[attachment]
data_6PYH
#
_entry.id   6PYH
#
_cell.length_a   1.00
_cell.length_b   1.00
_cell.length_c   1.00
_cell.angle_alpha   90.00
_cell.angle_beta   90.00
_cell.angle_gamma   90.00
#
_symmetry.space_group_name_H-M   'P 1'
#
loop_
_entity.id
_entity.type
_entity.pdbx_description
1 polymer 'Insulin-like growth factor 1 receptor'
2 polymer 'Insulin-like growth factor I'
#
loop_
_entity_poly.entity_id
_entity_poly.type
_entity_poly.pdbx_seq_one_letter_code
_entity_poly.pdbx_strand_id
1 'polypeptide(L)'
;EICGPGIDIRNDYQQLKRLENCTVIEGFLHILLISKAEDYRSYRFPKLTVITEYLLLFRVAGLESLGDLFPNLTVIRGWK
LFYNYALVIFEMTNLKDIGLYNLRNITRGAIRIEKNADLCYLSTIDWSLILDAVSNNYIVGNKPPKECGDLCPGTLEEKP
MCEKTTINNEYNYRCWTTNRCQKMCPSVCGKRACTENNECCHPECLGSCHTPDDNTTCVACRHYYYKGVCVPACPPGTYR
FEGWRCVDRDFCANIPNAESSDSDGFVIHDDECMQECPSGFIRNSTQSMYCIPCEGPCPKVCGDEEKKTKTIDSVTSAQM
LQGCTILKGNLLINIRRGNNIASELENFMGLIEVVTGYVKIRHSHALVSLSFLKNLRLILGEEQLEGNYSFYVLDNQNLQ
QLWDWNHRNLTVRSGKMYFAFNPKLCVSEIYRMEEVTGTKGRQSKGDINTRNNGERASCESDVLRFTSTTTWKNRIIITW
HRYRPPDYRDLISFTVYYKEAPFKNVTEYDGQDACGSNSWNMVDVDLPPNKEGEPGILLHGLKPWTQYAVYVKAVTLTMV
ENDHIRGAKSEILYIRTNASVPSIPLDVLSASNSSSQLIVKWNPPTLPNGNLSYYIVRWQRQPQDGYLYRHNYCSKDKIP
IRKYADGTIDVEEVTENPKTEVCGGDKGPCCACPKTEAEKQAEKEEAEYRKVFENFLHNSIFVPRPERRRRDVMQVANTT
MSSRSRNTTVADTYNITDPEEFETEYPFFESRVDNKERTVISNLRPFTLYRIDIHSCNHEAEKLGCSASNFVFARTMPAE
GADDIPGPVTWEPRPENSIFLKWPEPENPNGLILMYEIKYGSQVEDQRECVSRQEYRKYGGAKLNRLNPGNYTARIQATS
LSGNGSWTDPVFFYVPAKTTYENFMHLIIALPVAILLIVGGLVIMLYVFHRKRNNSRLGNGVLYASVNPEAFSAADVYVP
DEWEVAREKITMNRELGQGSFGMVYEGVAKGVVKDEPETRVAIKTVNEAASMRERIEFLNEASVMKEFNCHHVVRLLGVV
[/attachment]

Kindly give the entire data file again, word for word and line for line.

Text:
data_6PYH
#
_entry.id   6PYH
#
_cell.length_a   1.00
_cell.length_b   1.00
_cell.length_c   1.00
_cell.angle_alpha   90.00
_cell.angle_beta   90.00
_cell.angle_gamma   90.00
#
_symmetry.space_group_name_H-M   'P 1'
#
loop_
_entity.id
_entity.type
_entity.pdbx_description
1 polymer 'Insulin-like growth factor 1 receptor'
2 polymer 'Insulin-like growth factor I'
#
loop_
_entity_poly.entity_id
_entity_poly.type
_entity_poly.pdbx_seq_one_letter_code
_entity_poly.pdbx_strand_id
1 'polypeptide(L)'
;EICGPGIDIRNDYQQLKRLENCTVIEGFLHILLISKAEDYRSYRFPKLTVITEYLLLFRVAGLESLGDLFPNLTVIRGWK
LFYNYALVIFEMTNLKDIGLYNLRNITRGAIRIEKNADLCYLSTIDWSLILDAVSNNYIVGNKPPKECGDLCPGTLEEKP
MCEKTTINNEYNYRCWTTNRCQKMCPSVCGKRACTENNECCHPECLGSCHTPDDNTTCVACRHYYYKGVCVPACPPGTYR
FEGWRCVDRDFCANIPNAESSDSDGFVIHDDECMQECPSGFIRNSTQSMYCIPCEGPCPKVCGDEEKKTKTIDSVTSAQM
LQGCTILKGNLLINIRRGNNIASELENFMGLIEVVTGYVKIRHSHALVSLSFLKNLRLILGEEQLEGNYSFYVLDNQNLQ
QLWDWNHRNLTVRSGKMYFAFNPKLCVSEIYRMEEVTGTKGRQSKGDINTRNNGERASCESDVLRFTSTTTWKNRIIITW
HRYRPPDYRDLISFTVYYKEAPFKNVTEYDGQDACGSNSWNMVDVDLPPNKEGEPGILLHGLKPWTQYAVYVKAVTLTMV
ENDHIRGAKSEILYIRTNASVPSIPLDVLSASNSSSQLIVKWNPPTLPNGNLSYYIVRWQRQPQDGYLYRHNYCSKDKIP
IRKYADGTIDVEEVTENPKTEVCGGDKGPCCACPKTEAEKQAEKEEAEYRKVFENFLHNSIFVPRPERRRRDVMQVANTT
MSSRSRNTTVADTYNITDPEEFETEYPFFESRVDNKERTVISNLRPFTLYRIDIHSCNHEAEKLGCSASNFVFARTMPAE
GADDIPGPVTWEPRPENSIFLKWPEPENPNGLILMYEIKYGSQVEDQRECVSRQEYRKYGGAKLNRLNPGNYTARIQATS
LSGNGSWTDPVFFYVPAKTTYENFMHLIIALPVAILLIVGGLVIMLYVFHRKRNNSRLGNGVLYASVNPEAFSAADVYVP
DEWEVAREKITMNRELGQGSFGMVYEGVAKGVVKDEPETRVAIKTVNEAASMRERIEFLNEASVMKEFNCHHVVRLLGVV